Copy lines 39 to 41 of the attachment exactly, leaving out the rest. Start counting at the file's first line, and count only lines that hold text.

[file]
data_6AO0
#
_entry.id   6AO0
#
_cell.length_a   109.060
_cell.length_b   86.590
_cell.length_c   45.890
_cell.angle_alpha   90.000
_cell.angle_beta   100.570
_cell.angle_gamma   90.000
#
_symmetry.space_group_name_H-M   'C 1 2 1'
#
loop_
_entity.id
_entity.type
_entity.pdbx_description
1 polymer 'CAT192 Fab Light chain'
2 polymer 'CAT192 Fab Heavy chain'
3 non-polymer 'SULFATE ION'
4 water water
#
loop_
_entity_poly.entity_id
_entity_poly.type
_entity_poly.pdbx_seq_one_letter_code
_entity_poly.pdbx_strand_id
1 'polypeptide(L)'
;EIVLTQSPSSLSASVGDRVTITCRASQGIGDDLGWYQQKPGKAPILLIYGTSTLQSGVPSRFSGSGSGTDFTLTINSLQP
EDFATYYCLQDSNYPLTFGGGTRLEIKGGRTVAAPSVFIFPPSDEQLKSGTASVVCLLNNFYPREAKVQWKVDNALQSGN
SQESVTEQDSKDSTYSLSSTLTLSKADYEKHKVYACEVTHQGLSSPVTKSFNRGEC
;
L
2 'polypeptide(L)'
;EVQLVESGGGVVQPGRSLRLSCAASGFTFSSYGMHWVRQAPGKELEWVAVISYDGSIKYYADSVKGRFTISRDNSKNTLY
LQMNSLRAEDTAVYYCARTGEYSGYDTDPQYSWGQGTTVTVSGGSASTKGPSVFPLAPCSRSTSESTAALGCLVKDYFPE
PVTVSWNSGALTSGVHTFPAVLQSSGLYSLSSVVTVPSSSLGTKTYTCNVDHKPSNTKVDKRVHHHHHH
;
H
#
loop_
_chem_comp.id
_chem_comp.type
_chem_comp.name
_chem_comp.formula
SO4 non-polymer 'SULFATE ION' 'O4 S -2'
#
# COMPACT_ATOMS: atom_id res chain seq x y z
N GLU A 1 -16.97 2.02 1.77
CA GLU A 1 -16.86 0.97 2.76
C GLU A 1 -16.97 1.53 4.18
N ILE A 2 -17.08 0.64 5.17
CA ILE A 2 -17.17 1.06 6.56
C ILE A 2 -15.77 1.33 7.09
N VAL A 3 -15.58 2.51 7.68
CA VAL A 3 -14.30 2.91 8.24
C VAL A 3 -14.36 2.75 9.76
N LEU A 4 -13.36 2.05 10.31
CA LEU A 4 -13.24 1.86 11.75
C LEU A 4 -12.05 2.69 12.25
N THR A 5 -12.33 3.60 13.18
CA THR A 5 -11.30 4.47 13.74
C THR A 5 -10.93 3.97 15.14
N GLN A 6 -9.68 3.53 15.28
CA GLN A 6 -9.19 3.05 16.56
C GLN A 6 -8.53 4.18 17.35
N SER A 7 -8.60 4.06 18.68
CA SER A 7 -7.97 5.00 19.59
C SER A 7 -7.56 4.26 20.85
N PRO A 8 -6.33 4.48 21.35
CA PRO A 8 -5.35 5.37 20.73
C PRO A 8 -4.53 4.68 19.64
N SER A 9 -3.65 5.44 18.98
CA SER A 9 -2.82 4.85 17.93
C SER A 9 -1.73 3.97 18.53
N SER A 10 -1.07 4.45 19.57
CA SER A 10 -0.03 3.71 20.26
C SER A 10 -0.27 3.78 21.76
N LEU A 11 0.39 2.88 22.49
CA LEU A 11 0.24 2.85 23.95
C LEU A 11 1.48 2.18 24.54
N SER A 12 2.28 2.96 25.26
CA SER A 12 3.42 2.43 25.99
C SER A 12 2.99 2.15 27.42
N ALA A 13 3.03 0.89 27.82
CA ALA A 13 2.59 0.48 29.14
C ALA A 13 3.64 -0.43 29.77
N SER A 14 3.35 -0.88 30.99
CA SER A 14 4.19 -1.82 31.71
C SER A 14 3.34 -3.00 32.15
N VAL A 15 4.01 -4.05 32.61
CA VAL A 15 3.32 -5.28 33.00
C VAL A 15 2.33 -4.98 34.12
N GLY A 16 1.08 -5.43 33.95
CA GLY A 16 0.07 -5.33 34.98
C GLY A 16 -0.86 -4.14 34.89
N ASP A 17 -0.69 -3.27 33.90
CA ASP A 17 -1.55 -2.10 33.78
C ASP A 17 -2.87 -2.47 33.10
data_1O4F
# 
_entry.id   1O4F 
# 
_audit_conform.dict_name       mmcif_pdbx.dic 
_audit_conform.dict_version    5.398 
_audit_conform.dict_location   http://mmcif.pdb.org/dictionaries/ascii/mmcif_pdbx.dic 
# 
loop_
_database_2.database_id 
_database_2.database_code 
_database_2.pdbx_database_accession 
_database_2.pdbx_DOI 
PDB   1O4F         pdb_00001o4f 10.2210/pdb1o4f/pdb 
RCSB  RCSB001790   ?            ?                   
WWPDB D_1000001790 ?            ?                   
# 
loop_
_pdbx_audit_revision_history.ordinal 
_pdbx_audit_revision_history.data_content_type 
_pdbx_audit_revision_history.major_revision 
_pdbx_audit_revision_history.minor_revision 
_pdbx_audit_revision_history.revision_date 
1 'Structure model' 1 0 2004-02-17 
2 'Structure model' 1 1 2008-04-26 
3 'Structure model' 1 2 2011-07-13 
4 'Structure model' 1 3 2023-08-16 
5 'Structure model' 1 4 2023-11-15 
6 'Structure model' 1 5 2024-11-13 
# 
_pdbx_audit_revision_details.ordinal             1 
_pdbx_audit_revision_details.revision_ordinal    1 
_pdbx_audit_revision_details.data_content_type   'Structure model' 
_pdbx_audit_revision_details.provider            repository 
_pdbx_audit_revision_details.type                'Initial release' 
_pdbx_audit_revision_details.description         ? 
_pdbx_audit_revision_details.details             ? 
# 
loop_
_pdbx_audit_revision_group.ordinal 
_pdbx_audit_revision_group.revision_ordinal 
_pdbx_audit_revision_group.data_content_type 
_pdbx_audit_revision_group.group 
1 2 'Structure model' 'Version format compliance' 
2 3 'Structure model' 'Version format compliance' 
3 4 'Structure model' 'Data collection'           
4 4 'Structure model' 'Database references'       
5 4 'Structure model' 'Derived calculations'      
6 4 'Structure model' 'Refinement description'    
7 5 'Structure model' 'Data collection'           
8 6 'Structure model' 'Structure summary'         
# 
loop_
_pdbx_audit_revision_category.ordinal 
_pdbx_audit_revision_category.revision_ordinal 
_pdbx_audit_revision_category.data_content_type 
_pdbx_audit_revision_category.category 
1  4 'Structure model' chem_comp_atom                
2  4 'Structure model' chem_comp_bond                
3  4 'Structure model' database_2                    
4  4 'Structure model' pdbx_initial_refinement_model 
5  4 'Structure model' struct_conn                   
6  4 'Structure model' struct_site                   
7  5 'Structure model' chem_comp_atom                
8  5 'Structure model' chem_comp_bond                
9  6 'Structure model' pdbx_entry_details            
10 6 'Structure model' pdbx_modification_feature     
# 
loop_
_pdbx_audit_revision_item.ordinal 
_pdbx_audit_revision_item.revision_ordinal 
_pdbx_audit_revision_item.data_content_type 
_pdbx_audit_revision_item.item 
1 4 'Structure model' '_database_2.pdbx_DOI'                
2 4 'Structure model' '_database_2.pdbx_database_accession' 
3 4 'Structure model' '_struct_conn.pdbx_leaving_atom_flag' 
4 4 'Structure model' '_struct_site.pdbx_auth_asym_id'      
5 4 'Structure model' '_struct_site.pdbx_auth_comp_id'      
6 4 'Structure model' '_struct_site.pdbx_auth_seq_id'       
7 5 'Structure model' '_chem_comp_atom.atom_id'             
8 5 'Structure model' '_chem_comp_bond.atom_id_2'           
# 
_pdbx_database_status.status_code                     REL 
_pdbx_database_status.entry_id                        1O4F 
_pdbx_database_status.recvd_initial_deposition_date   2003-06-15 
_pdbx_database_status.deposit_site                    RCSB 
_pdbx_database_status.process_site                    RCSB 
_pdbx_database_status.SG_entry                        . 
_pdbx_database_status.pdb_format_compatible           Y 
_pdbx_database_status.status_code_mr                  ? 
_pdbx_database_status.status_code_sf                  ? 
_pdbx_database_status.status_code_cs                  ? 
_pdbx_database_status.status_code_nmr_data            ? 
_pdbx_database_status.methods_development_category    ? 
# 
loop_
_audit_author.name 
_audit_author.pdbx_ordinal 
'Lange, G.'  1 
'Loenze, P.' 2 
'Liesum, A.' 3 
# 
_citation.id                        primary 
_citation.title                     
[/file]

H
#
loop_